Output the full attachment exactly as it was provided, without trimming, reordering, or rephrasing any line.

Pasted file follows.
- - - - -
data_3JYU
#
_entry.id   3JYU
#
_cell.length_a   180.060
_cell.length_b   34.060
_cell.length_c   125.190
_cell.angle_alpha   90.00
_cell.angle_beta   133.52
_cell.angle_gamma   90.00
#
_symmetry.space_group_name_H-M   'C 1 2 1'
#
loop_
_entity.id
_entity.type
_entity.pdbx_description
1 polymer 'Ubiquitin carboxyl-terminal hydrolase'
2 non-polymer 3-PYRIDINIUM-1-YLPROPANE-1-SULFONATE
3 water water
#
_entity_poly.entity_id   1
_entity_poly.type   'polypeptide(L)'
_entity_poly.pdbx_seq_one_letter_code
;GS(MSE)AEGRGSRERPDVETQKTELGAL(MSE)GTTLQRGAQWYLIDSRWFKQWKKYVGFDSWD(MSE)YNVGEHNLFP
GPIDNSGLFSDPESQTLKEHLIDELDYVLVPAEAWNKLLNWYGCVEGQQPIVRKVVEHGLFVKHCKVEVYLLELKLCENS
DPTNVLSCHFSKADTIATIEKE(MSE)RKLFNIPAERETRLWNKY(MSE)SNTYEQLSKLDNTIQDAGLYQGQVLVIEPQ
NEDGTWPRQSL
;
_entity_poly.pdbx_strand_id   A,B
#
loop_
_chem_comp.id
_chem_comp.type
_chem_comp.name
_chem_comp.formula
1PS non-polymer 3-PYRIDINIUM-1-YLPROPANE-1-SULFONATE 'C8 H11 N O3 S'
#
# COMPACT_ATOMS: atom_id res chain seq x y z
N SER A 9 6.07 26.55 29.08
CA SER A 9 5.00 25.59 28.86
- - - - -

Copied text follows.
data_3JYU
#
_entry.id   3JYU
#
_cell.length_a   180.060
_cell.length_b   34.060
_cell.length_c   125.190
_cell.angle_alpha   90.00
_cell.angle_beta   133.52
_cell.angle_gamma   90.00
#
_symmetry.space_group_name_H-M   'C 1 2 1'
#
loop_
_entity.id
_entity.type
_entity.pdbx_description
1 polymer 'Ubiquitin carboxyl-terminal hydrolase'
2 non-polymer 3-PYRIDINIUM-1-YLPROPANE-1-SULFONATE
3 water water
#
_entity_poly.entity_id   1
_entity_poly.type   'polypeptide(L)'
_entity_poly.pdbx_seq_one_letter_code
;GS(MSE)AEGRGSRERPDVETQKTELGAL(MSE)GTTLQRGAQWYLIDSRWFKQWKKYVGFDSWD(MSE)YNVGEHNLFP
GPIDNSGLFSDPESQTLKEHLIDELDYVLVPAEAWNKLLNWYGCVEGQQPIVRKVVEHGLFVKHCKVEVYLLELKLCENS
DPTNVLSCHFSKADTIATIEKE(MSE)RKLFNIPAERETRLWNKY(MSE)SNTYEQLSKLDNTIQDAGLYQGQVLVIEPQ
NEDGTWPRQSL
;
_entity_poly.pdbx_strand_id   A,B
#
loop_
_chem_comp.id
_chem_comp.type
_chem_comp.name
_chem_comp.formula
1PS non-polymer 3-PYRIDINIUM-1-YLPROPANE-1-SULFONATE 'C8 H11 N O3 S'
#
# COMPACT_ATOMS: atom_id res chain seq x y z
N SER A 9 6.07 26.55 29.08
CA SER A 9 5.00 25.59 28.86